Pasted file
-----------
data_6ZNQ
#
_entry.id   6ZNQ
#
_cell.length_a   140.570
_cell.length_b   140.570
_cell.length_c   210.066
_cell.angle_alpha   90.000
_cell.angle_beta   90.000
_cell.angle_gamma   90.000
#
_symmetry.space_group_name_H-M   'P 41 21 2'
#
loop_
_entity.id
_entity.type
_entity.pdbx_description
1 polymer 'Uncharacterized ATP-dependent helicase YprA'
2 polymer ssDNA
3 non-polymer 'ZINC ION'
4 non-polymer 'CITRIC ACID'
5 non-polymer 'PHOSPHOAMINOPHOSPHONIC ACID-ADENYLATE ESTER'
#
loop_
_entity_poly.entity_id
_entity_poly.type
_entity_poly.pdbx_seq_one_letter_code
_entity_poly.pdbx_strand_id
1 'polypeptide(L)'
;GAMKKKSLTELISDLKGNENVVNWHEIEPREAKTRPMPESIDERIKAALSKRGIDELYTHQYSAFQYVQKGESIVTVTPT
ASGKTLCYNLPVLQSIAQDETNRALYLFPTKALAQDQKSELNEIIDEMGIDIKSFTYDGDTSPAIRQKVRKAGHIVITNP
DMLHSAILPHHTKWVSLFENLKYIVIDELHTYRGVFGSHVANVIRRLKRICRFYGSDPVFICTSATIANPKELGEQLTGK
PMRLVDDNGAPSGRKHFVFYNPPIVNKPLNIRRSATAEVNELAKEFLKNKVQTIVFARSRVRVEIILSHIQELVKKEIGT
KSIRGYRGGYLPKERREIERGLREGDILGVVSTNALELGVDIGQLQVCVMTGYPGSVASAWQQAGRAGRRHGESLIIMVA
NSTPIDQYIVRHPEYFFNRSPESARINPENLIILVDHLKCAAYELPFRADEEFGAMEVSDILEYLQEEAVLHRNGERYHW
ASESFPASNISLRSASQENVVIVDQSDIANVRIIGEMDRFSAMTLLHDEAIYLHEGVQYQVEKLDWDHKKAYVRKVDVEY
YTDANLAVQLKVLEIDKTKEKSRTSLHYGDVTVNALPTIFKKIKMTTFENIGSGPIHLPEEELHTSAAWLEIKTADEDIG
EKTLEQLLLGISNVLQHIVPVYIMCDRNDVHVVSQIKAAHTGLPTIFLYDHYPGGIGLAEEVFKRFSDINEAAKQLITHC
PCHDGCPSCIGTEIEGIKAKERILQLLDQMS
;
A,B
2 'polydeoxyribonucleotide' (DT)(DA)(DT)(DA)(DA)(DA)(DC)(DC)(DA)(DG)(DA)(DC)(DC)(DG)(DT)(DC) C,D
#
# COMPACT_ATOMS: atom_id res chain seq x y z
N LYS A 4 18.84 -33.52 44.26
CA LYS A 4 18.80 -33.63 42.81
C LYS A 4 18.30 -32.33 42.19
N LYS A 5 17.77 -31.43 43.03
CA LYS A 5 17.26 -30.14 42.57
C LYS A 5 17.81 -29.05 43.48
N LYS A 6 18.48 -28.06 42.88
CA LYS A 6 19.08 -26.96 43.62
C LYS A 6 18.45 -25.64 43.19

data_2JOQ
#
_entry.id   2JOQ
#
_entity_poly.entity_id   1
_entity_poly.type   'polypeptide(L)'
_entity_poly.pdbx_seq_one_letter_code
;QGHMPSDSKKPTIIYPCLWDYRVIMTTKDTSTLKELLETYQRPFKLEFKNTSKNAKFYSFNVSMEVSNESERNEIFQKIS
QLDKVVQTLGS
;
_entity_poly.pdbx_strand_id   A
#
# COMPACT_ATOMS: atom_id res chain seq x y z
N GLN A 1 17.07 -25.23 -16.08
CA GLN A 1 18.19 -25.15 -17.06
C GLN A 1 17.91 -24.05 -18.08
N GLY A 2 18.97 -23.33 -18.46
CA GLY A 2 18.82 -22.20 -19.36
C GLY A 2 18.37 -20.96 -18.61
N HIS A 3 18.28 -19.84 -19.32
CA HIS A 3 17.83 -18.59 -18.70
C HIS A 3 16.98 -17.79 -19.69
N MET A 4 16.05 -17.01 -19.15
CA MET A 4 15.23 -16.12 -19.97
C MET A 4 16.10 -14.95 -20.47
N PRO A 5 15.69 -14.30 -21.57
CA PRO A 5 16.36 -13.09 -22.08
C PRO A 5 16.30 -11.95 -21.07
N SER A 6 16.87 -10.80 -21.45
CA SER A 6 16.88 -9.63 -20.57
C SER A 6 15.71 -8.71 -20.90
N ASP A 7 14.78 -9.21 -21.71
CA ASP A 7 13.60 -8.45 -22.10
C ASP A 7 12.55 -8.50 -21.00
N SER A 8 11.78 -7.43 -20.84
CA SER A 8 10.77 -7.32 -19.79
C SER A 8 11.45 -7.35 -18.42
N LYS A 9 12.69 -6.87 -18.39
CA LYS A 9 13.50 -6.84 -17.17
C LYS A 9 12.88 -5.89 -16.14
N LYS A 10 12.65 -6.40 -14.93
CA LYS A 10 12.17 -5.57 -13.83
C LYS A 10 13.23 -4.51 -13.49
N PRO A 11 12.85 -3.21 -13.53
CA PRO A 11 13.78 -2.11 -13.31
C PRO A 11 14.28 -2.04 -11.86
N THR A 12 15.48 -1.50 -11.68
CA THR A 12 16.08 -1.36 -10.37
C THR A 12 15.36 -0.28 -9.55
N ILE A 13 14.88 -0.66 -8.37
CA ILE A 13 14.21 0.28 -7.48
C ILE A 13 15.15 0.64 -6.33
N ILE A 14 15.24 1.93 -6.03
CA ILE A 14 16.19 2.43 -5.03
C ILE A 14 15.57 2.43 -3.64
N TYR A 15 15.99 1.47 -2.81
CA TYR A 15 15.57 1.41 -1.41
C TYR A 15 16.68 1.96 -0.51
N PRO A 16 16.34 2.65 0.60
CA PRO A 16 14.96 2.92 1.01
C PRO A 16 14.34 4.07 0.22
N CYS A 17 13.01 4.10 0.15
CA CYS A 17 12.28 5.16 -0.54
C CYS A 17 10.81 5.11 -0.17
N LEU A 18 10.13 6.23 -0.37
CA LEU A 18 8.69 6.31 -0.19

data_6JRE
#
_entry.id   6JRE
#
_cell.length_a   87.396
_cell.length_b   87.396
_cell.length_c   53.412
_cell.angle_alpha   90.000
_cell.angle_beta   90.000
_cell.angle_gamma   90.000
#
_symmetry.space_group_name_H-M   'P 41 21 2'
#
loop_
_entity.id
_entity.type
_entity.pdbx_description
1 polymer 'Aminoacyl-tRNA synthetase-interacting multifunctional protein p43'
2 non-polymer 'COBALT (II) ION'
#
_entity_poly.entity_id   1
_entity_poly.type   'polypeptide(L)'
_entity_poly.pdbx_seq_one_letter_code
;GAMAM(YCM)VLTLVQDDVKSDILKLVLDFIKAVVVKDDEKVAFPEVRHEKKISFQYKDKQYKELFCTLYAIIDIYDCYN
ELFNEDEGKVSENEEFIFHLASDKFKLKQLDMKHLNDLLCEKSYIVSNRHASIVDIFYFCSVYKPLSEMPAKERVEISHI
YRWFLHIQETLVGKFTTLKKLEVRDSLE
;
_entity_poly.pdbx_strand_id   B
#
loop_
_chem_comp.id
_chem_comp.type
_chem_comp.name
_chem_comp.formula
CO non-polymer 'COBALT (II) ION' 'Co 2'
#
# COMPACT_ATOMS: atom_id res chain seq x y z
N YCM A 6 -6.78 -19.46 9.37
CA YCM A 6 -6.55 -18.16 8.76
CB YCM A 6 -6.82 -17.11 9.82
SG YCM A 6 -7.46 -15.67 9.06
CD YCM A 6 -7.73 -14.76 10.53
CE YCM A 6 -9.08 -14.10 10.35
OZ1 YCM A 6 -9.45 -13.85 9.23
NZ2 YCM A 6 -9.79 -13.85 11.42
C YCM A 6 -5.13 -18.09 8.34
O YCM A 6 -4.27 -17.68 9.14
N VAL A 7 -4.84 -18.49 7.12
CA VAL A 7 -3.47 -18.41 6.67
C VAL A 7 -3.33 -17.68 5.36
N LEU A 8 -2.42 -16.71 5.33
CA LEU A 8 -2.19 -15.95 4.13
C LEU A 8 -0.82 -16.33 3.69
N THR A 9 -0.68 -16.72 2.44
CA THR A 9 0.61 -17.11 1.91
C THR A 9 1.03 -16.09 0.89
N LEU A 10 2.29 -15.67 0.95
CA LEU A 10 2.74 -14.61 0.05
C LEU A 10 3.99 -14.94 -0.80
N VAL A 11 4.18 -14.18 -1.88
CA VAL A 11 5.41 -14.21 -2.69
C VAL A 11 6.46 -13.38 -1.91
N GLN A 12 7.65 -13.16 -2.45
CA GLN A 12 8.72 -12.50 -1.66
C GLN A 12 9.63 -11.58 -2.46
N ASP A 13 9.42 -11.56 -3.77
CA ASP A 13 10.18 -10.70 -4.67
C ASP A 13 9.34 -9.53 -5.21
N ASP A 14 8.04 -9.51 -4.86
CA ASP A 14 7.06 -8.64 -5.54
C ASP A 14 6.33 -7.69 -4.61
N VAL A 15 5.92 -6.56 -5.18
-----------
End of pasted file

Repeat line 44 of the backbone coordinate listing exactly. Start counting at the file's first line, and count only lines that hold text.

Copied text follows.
# COMPACT_ATOMS: atom_id res chain seq x y z